There was an article on The Papers of Ulysses S. Grant, which yielded his widow $450,000.00, thirteen days before his death from throat cancer. Unable to speak, Grant gave his work to his friend and former Civil War adversary Simon Bolivar Buckner with a note stating, “I have witnessed since my sickness just what I have wished to see over time the war; harmony and good feeling between the sections. I have always contended that if there had been no body left but the soldiers, we would have had peace in a year.”

Former Confederate General James Longstreet lost favor with the South over his post-war statements, including, “The War was a grievous error.” As a commander of the post-war militia and state police, he was despised for using black police to counter violence during the Reconstruction.

An article on treason answers the question about how governments get people to join their armies to fight. Historically, what begins with rhetoric ends with intimidation, and the Civil War was no exception. This article discussed military executions on both sides. As with any war, soldiers must either kill the enemy or be killed by the enemy or their comrades. With desertion the serious problem in the Civil War, military executions were performed in front of hundreds of their peers for maximum effect. The article didn’t provide any statistics for the Confederate forces, but the Union reportedly executed 263 soldiers; 50% for desertion and 25% for murder.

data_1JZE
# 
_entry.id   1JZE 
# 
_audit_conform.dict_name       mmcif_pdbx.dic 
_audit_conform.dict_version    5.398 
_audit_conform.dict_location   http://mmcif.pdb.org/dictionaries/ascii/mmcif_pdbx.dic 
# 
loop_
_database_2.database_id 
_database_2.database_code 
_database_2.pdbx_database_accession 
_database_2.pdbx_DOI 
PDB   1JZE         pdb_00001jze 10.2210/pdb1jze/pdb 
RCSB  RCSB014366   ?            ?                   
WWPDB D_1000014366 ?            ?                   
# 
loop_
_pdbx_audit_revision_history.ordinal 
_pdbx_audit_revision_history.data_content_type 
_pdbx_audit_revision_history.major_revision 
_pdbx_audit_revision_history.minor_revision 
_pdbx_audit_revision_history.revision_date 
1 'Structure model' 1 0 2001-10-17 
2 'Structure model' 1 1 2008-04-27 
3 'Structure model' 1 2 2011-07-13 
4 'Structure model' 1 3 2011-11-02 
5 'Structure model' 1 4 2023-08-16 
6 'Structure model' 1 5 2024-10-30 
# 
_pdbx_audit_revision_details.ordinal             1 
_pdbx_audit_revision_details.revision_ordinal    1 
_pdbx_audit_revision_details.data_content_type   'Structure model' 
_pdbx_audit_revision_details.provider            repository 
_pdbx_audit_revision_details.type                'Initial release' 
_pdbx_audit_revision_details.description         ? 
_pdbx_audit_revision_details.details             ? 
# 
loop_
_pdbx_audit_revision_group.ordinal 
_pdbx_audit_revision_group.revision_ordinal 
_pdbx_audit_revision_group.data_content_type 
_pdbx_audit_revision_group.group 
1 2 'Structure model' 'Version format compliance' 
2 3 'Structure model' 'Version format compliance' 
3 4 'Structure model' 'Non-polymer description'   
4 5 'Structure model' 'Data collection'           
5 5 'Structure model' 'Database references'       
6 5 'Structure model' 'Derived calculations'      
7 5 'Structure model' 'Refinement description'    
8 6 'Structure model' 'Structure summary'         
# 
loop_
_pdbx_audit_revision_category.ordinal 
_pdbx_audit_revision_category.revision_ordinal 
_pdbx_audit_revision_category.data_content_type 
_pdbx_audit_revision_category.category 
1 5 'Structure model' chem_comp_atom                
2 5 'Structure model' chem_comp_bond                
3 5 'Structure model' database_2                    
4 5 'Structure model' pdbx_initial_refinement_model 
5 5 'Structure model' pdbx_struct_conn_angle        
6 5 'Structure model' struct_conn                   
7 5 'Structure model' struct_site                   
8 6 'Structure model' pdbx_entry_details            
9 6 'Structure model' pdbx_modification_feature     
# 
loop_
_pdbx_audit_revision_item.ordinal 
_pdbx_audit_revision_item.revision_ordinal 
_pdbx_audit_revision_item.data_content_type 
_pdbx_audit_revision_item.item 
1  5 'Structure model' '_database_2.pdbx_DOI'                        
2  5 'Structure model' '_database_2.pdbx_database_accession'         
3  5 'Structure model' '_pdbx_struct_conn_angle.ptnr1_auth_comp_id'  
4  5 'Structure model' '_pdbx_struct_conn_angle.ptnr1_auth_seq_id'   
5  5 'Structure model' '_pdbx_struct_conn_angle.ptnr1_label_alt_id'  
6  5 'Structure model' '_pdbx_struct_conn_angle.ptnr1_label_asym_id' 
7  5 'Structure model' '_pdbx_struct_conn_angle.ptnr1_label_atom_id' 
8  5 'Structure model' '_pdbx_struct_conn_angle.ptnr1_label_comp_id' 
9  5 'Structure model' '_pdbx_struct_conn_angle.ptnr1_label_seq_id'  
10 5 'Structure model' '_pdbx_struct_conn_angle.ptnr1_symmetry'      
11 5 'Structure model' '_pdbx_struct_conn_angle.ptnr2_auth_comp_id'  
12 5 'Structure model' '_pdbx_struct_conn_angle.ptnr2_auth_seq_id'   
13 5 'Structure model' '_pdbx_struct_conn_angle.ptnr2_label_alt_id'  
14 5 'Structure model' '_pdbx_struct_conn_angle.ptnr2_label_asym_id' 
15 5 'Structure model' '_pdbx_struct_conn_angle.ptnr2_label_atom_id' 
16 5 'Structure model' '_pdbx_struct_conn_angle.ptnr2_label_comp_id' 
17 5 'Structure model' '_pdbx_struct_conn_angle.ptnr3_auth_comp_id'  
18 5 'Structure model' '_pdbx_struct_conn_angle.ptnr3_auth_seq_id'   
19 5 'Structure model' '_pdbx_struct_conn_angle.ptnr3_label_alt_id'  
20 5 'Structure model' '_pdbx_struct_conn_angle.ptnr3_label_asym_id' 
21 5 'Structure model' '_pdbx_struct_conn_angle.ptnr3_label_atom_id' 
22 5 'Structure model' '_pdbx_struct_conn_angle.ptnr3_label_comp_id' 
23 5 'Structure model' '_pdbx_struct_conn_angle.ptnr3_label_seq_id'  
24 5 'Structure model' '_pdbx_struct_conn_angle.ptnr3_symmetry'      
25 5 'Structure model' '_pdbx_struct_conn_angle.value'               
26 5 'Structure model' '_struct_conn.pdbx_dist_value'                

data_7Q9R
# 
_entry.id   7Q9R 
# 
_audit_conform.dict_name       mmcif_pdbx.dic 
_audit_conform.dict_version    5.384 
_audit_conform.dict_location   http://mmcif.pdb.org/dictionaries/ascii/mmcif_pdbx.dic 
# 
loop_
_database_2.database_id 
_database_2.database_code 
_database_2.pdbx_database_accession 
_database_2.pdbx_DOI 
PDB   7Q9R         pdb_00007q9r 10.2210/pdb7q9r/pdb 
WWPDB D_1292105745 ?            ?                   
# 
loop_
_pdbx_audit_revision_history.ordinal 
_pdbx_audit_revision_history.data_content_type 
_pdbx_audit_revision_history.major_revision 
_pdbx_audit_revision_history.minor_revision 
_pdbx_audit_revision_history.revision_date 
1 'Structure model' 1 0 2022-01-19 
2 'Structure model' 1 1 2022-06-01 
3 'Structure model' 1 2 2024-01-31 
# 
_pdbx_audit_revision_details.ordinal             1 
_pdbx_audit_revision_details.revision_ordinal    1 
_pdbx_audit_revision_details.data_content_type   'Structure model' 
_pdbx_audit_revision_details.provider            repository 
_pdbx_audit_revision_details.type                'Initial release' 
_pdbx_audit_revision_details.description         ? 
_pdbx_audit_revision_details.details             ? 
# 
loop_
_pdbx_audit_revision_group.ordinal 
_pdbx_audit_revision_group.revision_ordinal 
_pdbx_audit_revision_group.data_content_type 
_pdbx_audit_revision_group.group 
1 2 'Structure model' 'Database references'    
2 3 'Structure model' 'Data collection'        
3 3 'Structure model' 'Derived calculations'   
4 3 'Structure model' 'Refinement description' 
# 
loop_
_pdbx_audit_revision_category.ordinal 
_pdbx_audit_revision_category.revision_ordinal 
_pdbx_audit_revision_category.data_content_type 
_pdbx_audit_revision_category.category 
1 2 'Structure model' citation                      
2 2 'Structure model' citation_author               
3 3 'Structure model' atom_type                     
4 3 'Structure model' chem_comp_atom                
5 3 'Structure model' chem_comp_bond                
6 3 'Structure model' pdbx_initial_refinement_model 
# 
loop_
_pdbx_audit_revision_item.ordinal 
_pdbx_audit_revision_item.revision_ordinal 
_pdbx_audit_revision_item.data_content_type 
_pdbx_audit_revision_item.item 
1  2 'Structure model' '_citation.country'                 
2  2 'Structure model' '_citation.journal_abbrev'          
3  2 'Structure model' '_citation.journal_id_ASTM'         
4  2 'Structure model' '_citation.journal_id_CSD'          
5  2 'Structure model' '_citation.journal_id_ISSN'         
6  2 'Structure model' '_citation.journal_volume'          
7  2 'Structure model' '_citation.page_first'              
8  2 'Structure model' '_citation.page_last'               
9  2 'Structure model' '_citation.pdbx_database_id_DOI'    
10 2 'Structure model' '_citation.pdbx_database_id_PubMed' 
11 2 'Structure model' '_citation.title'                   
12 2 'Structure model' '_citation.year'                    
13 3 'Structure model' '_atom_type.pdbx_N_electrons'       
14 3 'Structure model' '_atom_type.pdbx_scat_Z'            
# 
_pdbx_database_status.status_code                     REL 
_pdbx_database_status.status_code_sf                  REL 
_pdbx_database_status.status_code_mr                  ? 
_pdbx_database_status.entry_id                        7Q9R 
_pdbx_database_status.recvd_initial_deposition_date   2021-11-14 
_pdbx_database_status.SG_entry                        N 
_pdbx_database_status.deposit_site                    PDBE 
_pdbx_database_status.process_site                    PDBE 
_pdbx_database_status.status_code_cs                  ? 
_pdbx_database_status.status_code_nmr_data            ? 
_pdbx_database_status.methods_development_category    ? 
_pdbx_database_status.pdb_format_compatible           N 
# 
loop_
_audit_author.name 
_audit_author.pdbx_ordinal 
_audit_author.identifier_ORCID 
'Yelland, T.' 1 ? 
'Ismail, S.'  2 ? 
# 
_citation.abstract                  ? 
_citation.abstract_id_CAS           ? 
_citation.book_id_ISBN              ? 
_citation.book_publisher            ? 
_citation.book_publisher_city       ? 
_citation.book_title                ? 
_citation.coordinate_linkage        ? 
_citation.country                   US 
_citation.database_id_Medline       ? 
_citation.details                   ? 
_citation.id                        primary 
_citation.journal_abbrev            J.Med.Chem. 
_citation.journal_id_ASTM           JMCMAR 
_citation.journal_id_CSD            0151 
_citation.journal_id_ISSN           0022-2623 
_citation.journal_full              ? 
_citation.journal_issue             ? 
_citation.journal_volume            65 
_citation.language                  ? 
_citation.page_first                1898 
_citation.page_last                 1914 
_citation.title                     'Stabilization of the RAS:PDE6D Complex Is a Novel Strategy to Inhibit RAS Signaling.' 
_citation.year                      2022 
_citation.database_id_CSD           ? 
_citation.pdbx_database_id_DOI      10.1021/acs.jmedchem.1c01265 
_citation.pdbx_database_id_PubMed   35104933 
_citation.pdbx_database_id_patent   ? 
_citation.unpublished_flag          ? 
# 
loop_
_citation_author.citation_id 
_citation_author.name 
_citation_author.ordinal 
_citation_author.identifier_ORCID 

Perhaps the biggest lesson from the Civil War Times is we must all learn from the past. This magazine did a nice job of unbiased reporting, offering historical fact and understanding. I agree with General Grant’s observation that friendliness prevails on both sides, but there is always room for more healing. There is nothing civil about this war, or any war. General Longstreet’s and Grant’s position was that we must come together as a nation. Their vision still prevails.

3 comments:

Jean Henry Mead said...

I've always been fascinated by the Civil War. My dad was born in an ancient farmhouse on the site of the Antietam Battlefield near Sharpsburg, Maryland, the bloodiest battle of them all. It was also one of Lincoln's headquarters during the war. When I stood on the battlefield, several hundred feet from the infamous stone bridge and the house where my dad grew up, I had an eerie sensation and thought I could hear the cries of dying soldiers. I also had the same feeling when I visited Custer's Batttlefield in Montana and the site of the Wagon Box massacre in Wyoming.

Ben Small said...

I remember well hundred year anniversaries that flowed past my days in junior high and high school. Seemed so close date-wise then, and so far away now. Tragic war, the effects of which are still being felt.

Mark W. Danielson said...

After my library experience, I felt compelled to visit Corinth and Shiloh. My experience there is the topic of next week's blog. I agree with you, Jean, there is a lingering presense of the dead.

Ben, it is amazing to me how few generations have passed since the Civil War. Then again, to us, the Vietnam War was only a few years ago. It seems time is always relative.